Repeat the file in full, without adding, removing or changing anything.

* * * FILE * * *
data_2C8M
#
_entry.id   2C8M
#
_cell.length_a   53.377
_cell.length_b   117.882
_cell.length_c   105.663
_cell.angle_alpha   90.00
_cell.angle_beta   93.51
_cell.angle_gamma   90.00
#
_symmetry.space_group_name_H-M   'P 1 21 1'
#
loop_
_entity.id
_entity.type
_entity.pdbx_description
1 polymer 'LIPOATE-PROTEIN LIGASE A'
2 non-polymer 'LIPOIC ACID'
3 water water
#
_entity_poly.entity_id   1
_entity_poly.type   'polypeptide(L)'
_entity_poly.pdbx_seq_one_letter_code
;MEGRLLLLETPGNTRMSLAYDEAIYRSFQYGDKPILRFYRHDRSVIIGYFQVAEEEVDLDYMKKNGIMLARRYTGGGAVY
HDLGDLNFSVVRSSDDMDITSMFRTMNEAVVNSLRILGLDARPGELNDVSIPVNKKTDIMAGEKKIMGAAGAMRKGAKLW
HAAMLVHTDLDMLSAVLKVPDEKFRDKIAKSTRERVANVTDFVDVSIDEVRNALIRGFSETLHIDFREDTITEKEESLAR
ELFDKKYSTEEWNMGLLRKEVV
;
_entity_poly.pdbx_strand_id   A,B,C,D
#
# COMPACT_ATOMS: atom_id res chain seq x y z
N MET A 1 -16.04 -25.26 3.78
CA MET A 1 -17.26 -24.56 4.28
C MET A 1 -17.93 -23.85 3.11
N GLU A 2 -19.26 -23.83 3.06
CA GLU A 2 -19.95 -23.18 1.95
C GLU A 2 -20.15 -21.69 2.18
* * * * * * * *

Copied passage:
data_2C8M
#
_entry.id   2C8M
#
_cell.length_a   53.377
_cell.length_b   117.882
_cell.length_c   105.663
_cell.angle_alpha   90.00
_cell.angle_beta   93.51
_cell.angle_gamma   90.00
#
_symmetry.space_group_name_H-M   'P 1 21 1'
#
loop_
_entity.id
_entity.type
_entity.pdbx_description
1 polymer 'LIPOATE-PROTEIN LIGASE A'
2 non-polymer 'LIPOIC ACID'
3 water water
#
_entity_poly.entity_id   1
_entity_poly.type   'polypeptide(L)'
_entity_poly.pdbx_seq_one_letter_code
;MEGRLLLLETPGNTRMSLAYDEAIYRSFQYGDKPILRFYRHDRSVIIGYFQVAEEEVDLDYMKKNGIMLARRYTGGGAVY
HDLGDLNFSVVRSSDDMDITSMFRTMNEAVVNSLRILGLDARPGELNDVSIPVNKKTDIMAGEKKIMGAAGAMRKGAKLW
HAAMLVHTDLDMLSAVLKVPDEKFRDKIAKSTRERVANVTDFVDVSIDEVRNALIRGFSETLHIDFREDTITEKEESLAR
ELFDKKYSTEEWNMGLLRKEVV
;
_entity_poly.pdbx_strand_id   A,B,C,D
#
# COMPACT_ATOMS: atom_id res chain seq x y z
N MET A 1 -16.04 -25.26 3.78
CA MET A 1 -17.26 -24.56 4.28
C MET A 1 -17.93 -23.85 3.11
N GLU A 2 -19.26 -23.83 3.06
CA GLU A 2 -19.95 -23.18 1.95
C GLU A 2 -20.15 -21.69 2.18